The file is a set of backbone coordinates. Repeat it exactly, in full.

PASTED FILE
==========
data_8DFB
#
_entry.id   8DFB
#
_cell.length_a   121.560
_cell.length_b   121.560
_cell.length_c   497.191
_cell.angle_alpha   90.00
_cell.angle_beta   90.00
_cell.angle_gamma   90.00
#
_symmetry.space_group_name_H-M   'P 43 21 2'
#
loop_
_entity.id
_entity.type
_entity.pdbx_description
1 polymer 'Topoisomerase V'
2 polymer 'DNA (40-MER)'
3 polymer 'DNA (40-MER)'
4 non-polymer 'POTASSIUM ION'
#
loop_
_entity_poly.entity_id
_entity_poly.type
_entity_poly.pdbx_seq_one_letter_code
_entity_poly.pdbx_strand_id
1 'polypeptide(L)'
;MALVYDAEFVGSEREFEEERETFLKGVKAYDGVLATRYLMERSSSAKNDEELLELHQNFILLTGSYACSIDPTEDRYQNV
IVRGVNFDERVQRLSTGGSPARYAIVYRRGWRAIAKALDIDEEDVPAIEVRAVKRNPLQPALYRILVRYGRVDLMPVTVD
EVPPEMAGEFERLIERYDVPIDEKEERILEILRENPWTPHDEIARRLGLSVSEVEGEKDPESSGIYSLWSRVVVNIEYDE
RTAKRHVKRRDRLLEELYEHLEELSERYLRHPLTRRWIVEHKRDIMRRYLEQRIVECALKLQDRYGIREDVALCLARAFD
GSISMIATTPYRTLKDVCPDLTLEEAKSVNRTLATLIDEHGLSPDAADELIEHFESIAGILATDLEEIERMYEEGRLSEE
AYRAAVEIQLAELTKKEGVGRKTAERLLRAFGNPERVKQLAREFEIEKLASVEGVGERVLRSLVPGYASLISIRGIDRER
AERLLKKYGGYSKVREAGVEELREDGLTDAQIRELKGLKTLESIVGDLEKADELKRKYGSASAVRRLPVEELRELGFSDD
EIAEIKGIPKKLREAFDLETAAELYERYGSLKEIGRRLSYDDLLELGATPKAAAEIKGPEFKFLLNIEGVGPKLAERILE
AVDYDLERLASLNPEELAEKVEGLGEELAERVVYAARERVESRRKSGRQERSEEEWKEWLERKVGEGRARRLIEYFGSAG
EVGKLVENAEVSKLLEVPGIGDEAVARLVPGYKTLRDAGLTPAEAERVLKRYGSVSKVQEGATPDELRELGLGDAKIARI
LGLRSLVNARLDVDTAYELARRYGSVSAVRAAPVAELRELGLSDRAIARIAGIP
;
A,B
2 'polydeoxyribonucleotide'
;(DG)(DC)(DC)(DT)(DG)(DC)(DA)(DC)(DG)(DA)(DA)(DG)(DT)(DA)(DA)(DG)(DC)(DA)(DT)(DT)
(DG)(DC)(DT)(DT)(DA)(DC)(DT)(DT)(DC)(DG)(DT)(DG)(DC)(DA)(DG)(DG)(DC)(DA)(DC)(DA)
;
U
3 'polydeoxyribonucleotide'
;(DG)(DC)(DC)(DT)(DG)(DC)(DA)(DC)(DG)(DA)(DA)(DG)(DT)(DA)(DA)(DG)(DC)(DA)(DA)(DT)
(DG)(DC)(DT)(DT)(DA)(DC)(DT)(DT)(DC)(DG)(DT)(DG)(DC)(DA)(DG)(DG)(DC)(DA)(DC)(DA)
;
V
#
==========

data_8DFB
#
_entry.id   8DFB
#
_cell.length_a   121.560
_cell.length_b   121.560
_cell.length_c   497.191
_cell.angle_alpha   90.00
_cell.angle_beta   90.00
_cell.angle_gamma   90.00
#
_symmetry.space_group_name_H-M   'P 43 21 2'
#
loop_
_entity.id
_entity.type
_entity.pdbx_description
1 polymer 'Topoisomerase V'
2 polymer 'DNA (40-MER)'
3 polymer 'DNA (40-MER)'
4 non-polymer 'POTASSIUM ION'
#
loop_
_entity_poly.entity_id
_entity_poly.type
_entity_poly.pdbx_seq_one_letter_code
_entity_poly.pdbx_strand_id
1 'polypeptide(L)'
;MALVYDAEFVGSEREFEEERETFLKGVKAYDGVLATRYLMERSSSAKNDEELLELHQNFILLTGSYACSIDPTEDRYQNV
IVRGVNFDERVQRLSTGGSPARYAIVYRRGWRAIAKALDIDEEDVPAIEVRAVKRNPLQPALYRILVRYGRVDLMPVTVD
EVPPEMAGEFERLIERYDVPIDEKEERILEILRENPWTPHDEIARRLGLSVSEVEGEKDPESSGIYSLWSRVVVNIEYDE
RTAKRHVKRRDRLLEELYEHLEELSERYLRHPLTRRWIVEHKRDIMRRYLEQRIVECALKLQDRYGIREDVALCLARAFD
GSISMIATTPYRTLKDVCPDLTLEEAKSVNRTLATLIDEHGLSPDAADELIEHFESIAGILATDLEEIERMYEEGRLSEE
AYRAAVEIQLAELTKKEGVGRKTAERLLRAFGNPERVKQLAREFEIEKLASVEGVGERVLRSLVPGYASLISIRGIDRER
AERLLKKYGGYSKVREAGVEELREDGLTDAQIRELKGLKTLESIVGDLEKADELKRKYGSASAVRRLPVEELRELGFSDD
EIAEIKGIPKKLREAFDLETAAELYERYGSLKEIGRRLSYDDLLELGATPKAAAEIKGPEFKFLLNIEGVGPKLAERILE
AVDYDLERLASLNPEELAEKVEGLGEELAERVVYAARERVESRRKSGRQERSEEEWKEWLERKVGEGRARRLIEYFGSAG
EVGKLVENAEVSKLLEVPGIGDEAVARLVPGYKTLRDAGLTPAEAERVLKRYGSVSKVQEGATPDELRELGLGDAKIARI
LGLRSLVNARLDVDTAYELARRYGSVSAVRAAPVAELRELGLSDRAIARIAGIP
;
A,B
2 'polydeoxyribonucleotide'
;(DG)(DC)(DC)(DT)(DG)(DC)(DA)(DC)(DG)(DA)(DA)(DG)(DT)(DA)(DA)(DG)(DC)(DA)(DT)(DT)
(DG)(DC)(DT)(DT)(DA)(DC)(DT)(DT)(DC)(DG)(DT)(DG)(DC)(DA)(DG)(DG)(DC)(DA)(DC)(DA)
;
U
3 'polydeoxyribonucleotide'
;(DG)(DC)(DC)(DT)(DG)(DC)(DA)(DC)(DG)(DA)(DA)(DG)(DT)(DA)(DA)(DG)(DC)(DA)(DA)(DT)
(DG)(DC)(DT)(DT)(DA)(DC)(DT)(DT)(DC)(DG)(DT)(DG)(DC)(DA)(DG)(DG)(DC)(DA)(DC)(DA)
;
V
#